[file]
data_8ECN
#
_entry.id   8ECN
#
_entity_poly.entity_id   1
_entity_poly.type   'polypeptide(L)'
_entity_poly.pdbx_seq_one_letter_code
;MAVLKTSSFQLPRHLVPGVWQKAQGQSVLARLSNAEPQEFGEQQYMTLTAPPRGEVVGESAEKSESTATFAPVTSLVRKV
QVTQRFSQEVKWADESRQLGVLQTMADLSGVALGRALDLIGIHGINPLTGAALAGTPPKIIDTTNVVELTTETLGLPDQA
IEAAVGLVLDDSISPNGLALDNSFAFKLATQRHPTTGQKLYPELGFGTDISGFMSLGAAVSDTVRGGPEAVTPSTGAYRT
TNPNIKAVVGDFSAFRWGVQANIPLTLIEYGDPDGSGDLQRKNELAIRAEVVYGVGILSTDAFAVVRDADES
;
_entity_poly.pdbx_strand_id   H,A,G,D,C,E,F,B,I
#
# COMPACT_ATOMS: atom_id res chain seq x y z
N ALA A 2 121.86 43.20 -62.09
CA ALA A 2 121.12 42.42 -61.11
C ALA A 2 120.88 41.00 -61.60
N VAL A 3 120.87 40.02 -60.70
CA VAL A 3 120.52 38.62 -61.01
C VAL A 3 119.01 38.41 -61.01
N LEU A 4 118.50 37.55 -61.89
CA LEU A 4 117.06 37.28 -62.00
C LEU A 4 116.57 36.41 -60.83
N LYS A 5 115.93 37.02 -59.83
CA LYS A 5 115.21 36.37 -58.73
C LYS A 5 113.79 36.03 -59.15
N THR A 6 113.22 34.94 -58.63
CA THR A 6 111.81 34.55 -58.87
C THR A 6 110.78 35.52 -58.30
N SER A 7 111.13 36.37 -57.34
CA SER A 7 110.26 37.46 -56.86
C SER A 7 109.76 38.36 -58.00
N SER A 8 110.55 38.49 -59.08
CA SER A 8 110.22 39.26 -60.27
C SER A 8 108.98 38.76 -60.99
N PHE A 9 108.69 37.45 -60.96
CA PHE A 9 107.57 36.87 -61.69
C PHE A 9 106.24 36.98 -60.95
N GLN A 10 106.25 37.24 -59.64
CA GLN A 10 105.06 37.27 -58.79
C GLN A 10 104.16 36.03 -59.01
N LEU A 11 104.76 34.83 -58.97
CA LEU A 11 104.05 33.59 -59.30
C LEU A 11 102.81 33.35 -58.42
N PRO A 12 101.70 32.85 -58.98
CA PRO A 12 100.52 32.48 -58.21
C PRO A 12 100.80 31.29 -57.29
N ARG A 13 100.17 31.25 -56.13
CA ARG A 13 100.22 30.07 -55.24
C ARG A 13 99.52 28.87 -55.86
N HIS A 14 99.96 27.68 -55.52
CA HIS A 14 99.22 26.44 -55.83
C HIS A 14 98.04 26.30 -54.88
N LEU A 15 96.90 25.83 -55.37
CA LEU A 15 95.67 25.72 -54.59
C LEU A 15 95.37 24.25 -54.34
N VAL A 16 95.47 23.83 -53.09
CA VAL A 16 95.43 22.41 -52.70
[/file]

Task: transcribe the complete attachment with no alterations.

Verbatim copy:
data_8ECN
#
_entry.id   8ECN
#
_entity_poly.entity_id   1
_entity_poly.type   'polypeptide(L)'
_entity_poly.pdbx_seq_one_letter_code
;MAVLKTSSFQLPRHLVPGVWQKAQGQSVLARLSNAEPQEFGEQQYMTLTAPPRGEVVGESAEKSESTATFAPVTSLVRKV
QVTQRFSQEVKWADESRQLGVLQTMADLSGVALGRALDLIGIHGINPLTGAALAGTPPKIIDTTNVVELTTETLGLPDQA
IEAAVGLVLDDSISPNGLALDNSFAFKLATQRHPTTGQKLYPELGFGTDISGFMSLGAAVSDTVRGGPEAVTPSTGAYRT
TNPNIKAVVGDFSAFRWGVQANIPLTLIEYGDPDGSGDLQRKNELAIRAEVVYGVGILSTDAFAVVRDADES
;
_entity_poly.pdbx_strand_id   H,A,G,D,C,E,F,B,I
#
# COMPACT_ATOMS: atom_id res chain seq x y z
N ALA A 2 121.86 43.20 -62.09
CA ALA A 2 121.12 42.42 -61.11
C ALA A 2 120.88 41.00 -61.60
N VAL A 3 120.87 40.02 -60.70
CA VAL A 3 120.52 38.62 -61.01
C VAL A 3 119.01 38.41 -61.01
N LEU A 4 118.50 37.55 -61.89
CA LEU A 4 117.06 37.28 -62.00
C LEU A 4 116.57 36.41 -60.83
N LYS A 5 115.93 37.02 -59.83
CA LYS A 5 115.21 36.37 -58.73
C LYS A 5 113.79 36.03 -59.15
N THR A 6 113.22 34.94 -58.63
CA THR A 6 111.81 34.55 -58.87
C THR A 6 110.78 35.52 -58.30
N SER A 7 111.13 36.37 -57.34
CA SER A 7 110.26 37.46 -56.86
C SER A 7 109.76 38.36 -58.00
N SER A 8 110.55 38.49 -59.08
CA SER A 8 110.22 39.26 -60.27
C SER A 8 108.98 38.76 -60.99
N PHE A 9 108.69 37.45 -60.96
CA PHE A 9 107.57 36.87 -61.69
C PHE A 9 106.24 36.98 -60.95
N GLN A 10 106.25 37.24 -59.64
CA GLN A 10 105.06 37.27 -58.79
C GLN A 10 104.16 36.03 -59.01
N LEU A 11 104.76 34.83 -58.97
CA LEU A 11 104.05 33.59 -59.30
C LEU A 11 102.81 33.35 -58.42
N PRO A 12 101.70 32.85 -58.98
CA PRO A 12 100.52 32.48 -58.21
C PRO A 12 100.80 31.29 -57.29
N ARG A 13 100.17 31.25 -56.13
CA ARG A 13 100.22 30.07 -55.24
C ARG A 13 99.52 28.87 -55.86
N HIS A 14 99.96 27.68 -55.52
CA HIS A 14 99.22 26.44 -55.83
C HIS A 14 98.04 26.30 -54.88
N LEU A 15 96.90 25.83 -55.37
CA LEU A 15 95.67 25.72 -54.59
C LEU A 15 95.37 24.25 -54.34
N VAL A 16 95.47 23.83 -53.09
CA VAL A 16 95.43 22.41 -52.70